What You Should Know About Employment Visas in the Arts Amid COVID-19

By Fei Wang (ARAD ‘21)

Given the current COVID-19 circumstances, what are some opportunities and challenges for international students in their post-graduation period? In a recent webinar co-hosted by ARAD and TC Alumni Relations, Rakhel Milstein, founder and CEO of the Milstein Law Group discussed some important types of employment visas in the arts for international students. She was joined by ARAD alumna Alexis Yuen (‘16) who moderated the question period afterward. (You can watch the full webinar here.)


The webinar focuses on the O-1 and H-1B visa options for international students who want to seek temporary employment after obtaining a graduate degree in arts administration and other arts areas. Here are some of the key takeaways from the webinar. Please note: due to COVID-19, the following may change. It is important to consult with an immigration lawyer to understand the latest regulations. 


  1. The O-1 visa, which is for people with extraordinary abilities, is one of the best options for foreign nationals in the arts. Many arts administrators overlook this category because it’s described as being based on “extraordinary ability” in the arts, sciences, athletics, business, education, or extraordinary achievement in the motion picture and television industry. However, this is a visa category that can also be applied to arts administrators. Different from the H-1B visa that has a quota each year, the O-1 is a three-year visa and doesn’t have an annual quota and therefore can be applied if the H-1B quota for the year has already been filled. 


O-1 Visa Requirements:

  • US petitioner
    • An employer or an individual acting as your agent for the O-1 visa petition
  • Proof of future work offers
  • Evidence of extraordinary ability
    • Demonstrating at least three of the following six categories:
      • Has and will perform a lead or starring role in productions or events which have a distinguished reputation
      • National or international recognition
      • Has and will perform in a lead, starring, or critical role for organizations and establishments that have a distinguished reputation
      • Commercial or critically acclaimed successes
      • Significant recognition for achievements from organizations, critics, government agencies or other recognized experts in the field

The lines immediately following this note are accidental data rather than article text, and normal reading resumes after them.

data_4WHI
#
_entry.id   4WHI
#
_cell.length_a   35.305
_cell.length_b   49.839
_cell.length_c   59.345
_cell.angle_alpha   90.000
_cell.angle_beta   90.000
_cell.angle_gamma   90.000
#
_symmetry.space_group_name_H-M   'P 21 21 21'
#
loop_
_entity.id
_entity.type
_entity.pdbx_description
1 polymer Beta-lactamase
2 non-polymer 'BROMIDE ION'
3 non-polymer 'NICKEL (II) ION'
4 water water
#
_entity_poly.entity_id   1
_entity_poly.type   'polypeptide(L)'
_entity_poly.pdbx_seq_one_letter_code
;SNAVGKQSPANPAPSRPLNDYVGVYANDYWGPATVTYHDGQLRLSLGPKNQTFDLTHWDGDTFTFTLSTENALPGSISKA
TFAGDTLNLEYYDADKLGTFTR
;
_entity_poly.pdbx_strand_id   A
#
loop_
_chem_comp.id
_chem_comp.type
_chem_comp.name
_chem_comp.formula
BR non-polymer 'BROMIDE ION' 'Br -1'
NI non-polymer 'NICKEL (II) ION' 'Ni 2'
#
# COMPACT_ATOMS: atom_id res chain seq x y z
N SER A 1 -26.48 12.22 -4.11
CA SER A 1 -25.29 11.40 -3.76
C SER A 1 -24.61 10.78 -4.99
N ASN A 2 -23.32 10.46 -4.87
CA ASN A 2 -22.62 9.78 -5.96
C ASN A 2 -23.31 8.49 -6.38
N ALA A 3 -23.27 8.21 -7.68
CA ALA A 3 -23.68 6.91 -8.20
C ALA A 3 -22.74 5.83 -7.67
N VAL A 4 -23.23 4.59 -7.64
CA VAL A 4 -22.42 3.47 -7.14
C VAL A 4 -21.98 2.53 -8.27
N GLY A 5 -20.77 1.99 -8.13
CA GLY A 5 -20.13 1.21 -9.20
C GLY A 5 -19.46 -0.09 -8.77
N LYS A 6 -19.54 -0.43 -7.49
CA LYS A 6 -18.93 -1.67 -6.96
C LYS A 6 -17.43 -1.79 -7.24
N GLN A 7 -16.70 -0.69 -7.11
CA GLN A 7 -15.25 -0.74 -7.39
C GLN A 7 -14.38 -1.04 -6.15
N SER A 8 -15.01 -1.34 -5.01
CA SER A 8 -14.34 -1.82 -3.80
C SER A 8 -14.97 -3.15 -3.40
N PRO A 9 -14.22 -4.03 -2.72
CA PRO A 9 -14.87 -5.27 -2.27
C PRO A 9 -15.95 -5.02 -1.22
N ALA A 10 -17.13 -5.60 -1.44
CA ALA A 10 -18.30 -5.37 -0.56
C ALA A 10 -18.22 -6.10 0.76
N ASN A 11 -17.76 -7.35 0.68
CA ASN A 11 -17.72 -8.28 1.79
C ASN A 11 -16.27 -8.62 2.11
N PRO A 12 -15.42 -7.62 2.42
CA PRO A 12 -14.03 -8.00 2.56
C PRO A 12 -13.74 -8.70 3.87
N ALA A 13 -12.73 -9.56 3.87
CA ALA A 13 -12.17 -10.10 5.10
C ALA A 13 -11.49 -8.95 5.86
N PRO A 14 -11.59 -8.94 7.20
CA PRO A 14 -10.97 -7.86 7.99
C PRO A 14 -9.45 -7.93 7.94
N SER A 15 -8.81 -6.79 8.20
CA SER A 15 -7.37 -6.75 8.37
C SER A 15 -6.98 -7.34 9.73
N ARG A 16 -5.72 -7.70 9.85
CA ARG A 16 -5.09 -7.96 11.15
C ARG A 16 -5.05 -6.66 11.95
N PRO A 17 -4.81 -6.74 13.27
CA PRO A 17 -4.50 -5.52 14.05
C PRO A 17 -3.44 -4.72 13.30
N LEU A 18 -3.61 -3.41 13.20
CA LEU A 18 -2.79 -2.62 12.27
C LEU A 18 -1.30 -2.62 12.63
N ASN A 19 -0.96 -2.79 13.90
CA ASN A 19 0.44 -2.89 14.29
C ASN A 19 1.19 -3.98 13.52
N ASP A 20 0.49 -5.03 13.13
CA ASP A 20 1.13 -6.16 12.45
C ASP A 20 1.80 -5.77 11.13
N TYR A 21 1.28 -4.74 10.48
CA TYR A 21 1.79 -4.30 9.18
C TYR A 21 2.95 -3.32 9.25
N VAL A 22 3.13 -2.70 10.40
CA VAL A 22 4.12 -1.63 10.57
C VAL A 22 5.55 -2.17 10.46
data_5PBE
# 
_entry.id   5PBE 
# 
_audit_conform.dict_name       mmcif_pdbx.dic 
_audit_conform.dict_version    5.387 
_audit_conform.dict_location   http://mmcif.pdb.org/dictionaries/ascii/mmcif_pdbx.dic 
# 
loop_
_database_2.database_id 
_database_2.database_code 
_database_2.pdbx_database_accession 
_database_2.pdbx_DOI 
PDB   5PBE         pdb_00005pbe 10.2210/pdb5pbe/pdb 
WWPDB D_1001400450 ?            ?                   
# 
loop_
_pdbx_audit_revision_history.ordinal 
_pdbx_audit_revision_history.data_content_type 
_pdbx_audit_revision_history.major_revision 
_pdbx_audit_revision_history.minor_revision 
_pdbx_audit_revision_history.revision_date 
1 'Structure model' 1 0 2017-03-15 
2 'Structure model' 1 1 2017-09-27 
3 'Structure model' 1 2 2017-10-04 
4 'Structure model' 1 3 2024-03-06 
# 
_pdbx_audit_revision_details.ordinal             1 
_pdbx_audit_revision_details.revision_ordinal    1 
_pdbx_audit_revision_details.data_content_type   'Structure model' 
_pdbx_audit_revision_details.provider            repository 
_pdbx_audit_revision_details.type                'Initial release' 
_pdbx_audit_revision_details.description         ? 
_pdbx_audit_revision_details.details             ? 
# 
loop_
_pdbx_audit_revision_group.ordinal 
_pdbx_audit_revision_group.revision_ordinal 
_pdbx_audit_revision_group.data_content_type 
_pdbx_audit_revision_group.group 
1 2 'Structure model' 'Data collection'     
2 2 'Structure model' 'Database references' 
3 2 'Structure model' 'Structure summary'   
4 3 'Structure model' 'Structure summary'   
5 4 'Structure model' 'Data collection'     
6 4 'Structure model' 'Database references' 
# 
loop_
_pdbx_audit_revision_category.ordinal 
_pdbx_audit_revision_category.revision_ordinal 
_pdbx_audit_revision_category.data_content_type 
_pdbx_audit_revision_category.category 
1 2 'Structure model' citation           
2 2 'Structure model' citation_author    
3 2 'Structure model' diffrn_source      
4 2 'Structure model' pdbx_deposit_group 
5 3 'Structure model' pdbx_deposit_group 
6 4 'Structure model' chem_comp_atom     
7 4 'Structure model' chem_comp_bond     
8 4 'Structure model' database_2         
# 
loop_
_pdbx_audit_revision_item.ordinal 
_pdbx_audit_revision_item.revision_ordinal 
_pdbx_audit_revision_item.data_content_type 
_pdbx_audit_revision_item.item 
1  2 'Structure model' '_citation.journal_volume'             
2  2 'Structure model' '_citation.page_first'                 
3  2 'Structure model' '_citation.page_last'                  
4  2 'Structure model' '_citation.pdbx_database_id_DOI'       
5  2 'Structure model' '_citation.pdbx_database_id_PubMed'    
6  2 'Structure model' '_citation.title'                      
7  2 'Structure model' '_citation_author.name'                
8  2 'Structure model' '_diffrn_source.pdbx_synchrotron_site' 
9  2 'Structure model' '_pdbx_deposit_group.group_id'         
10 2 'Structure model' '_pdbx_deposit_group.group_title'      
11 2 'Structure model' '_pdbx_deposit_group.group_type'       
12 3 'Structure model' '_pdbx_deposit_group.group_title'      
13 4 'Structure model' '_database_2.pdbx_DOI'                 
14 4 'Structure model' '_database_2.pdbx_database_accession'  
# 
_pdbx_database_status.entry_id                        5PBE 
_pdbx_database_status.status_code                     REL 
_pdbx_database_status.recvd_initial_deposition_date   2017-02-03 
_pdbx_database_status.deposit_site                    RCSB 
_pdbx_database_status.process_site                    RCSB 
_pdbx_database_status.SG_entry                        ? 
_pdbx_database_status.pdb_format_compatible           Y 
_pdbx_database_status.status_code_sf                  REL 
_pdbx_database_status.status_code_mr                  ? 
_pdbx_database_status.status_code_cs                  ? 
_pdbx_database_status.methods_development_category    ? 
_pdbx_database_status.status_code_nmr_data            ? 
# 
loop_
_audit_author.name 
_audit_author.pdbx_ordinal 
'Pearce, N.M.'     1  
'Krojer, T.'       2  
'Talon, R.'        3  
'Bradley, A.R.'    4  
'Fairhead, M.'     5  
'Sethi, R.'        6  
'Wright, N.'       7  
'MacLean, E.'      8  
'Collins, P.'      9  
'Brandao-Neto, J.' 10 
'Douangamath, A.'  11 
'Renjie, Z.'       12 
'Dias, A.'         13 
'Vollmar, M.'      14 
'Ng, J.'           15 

• A high salary or other substantial remuneration for services to others in the field
    • Records for the O-1 Evidence
      • Published reviews of your work, performances, exhibitions, etc 
      • Your published work in your field
      • Evidence of any awards or prizes for work in your field
      • Letters of recommendation from experts in your field
      • Programs, playbills, or advertisements evidencing your role in performances
      • Box office receipts, ore record, cassette, compact disk, or video sales
  • Letters of recommendation


It’s important to build your case to prove your achievements by preparing the materials above for a successful O-1 visa application. There is no disadvantage of applying for an O-1 visa outside of the U.S., and the applicant can take the time to reach out to contacts and get as much evidence as possible. An immigration lawyer can discuss how your experience as an arts administrator would fit the above criteria.


  1. H-1B is a work visa for occupations that require at least a bachelor’s degree or its equivalent in a specific specialty as a minimum for entry into the field. For this type of visa, the types of degree and employer (nonprofits vs. for-profits) matter, and a specific salary is required as well. 


H-1 Requirements: 

  • Job offer from an employer that will sponsor visa including paying all immigration fees
  • Bachelor’s degree or equivalent in a major closely related to H-1B position
  • H-1B petition must be filed with USCIS by April 1st to be authorized to work in the following October
  • There are an additional 20,000 available for positions requiring a master’s degree and some additional narrow exemptions. 


The H-1B visa has an annual quota of 65,000 H-1B spots every year for for-profit companies and organizations. For people who obtain a master’s degree from a US institution, there are additional 20,000 spots. Given this limitation on the number of H-1Bs, there is a lottery every year to process the H-1B visa application. 


However, many arts organizations and other nonprofits organizations may qualify for the H-1B exemption, which means you don’t need to enter into the lottery to apply for the H-1B visa. Each organization would have their specific policies in terms of sponsoring H-1Bs, and it is important to know their hiring policies in advance. 


Both the O-1 and H-1B visas provide opportunities for international students to work in the U.S., while they have different requirements that we should be aware of and make plans accordingly. O-1 visa might broaden the opportunities for people in the arts who can demonstrate extraordinary achievements. It’s key to build our portfolio well in advance to make the application process as successful as possible with objective evidence. 


Both Rakhel and Alexis stressed the importance of being prepared for the visa application process well in advance. You can find more information about immigration law or connect with lawyers specializing in this field on the Milstein Law Group website as well as the Center for Art Law